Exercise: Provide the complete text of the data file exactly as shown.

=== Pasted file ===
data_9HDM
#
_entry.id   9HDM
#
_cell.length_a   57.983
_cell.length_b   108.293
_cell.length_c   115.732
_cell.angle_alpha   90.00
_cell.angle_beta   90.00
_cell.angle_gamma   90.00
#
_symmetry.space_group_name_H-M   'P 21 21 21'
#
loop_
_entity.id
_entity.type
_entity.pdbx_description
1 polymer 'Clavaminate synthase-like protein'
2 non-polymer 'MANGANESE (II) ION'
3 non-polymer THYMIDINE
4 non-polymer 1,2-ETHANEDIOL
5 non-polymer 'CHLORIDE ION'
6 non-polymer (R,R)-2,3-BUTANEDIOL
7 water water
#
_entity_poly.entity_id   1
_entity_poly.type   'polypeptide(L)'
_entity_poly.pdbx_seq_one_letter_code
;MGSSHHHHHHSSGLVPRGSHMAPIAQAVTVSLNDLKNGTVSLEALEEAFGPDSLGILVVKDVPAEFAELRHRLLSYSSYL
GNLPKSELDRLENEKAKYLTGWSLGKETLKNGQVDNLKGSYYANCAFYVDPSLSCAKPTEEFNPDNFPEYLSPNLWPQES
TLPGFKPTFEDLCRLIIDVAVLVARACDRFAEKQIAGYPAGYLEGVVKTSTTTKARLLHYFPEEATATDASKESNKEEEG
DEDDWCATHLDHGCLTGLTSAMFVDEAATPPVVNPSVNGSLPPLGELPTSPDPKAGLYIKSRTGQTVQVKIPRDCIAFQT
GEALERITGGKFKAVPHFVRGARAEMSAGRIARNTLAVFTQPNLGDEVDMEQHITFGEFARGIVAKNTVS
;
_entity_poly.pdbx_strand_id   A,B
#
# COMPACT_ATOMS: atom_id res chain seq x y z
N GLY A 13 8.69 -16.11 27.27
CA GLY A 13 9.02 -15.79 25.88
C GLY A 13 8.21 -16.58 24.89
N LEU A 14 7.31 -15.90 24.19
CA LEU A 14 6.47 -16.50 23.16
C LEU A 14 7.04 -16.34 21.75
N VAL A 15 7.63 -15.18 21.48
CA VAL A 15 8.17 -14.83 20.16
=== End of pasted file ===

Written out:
data_9HDM
#
_entry.id   9HDM
#
_cell.length_a   57.983
_cell.length_b   108.293
_cell.length_c   115.732
_cell.angle_alpha   90.00
_cell.angle_beta   90.00
_cell.angle_gamma   90.00
#
_symmetry.space_group_name_H-M   'P 21 21 21'
#
loop_
_entity.id
_entity.type
_entity.pdbx_description
1 polymer 'Clavaminate synthase-like protein'
2 non-polymer 'MANGANESE (II) ION'
3 non-polymer THYMIDINE
4 non-polymer 1,2-ETHANEDIOL
5 non-polymer 'CHLORIDE ION'
6 non-polymer (R,R)-2,3-BUTANEDIOL
7 water water
#
_entity_poly.entity_id   1
_entity_poly.type   'polypeptide(L)'
_entity_poly.pdbx_seq_one_letter_code
;MGSSHHHHHHSSGLVPRGSHMAPIAQAVTVSLNDLKNGTVSLEALEEAFGPDSLGILVVKDVPAEFAELRHRLLSYSSYL
GNLPKSELDRLENEKAKYLTGWSLGKETLKNGQVDNLKGSYYANCAFYVDPSLSCAKPTEEFNPDNFPEYLSPNLWPQES
TLPGFKPTFEDLCRLIIDVAVLVARACDRFAEKQIAGYPAGYLEGVVKTSTTTKARLLHYFPEEATATDASKESNKEEEG
DEDDWCATHLDHGCLTGLTSAMFVDEAATPPVVNPSVNGSLPPLGELPTSPDPKAGLYIKSRTGQTVQVKIPRDCIAFQT
GEALERITGGKFKAVPHFVRGARAEMSAGRIARNTLAVFTQPNLGDEVDMEQHITFGEFARGIVAKNTVS
;
_entity_poly.pdbx_strand_id   A,B
#
# COMPACT_ATOMS: atom_id res chain seq x y z
N GLY A 13 8.69 -16.11 27.27
CA GLY A 13 9.02 -15.79 25.88
C GLY A 13 8.21 -16.58 24.89
N LEU A 14 7.31 -15.90 24.19
CA LEU A 14 6.47 -16.50 23.16
C LEU A 14 7.04 -16.34 21.75
N VAL A 15 7.63 -15.18 21.48
CA VAL A 15 8.17 -14.83 20.16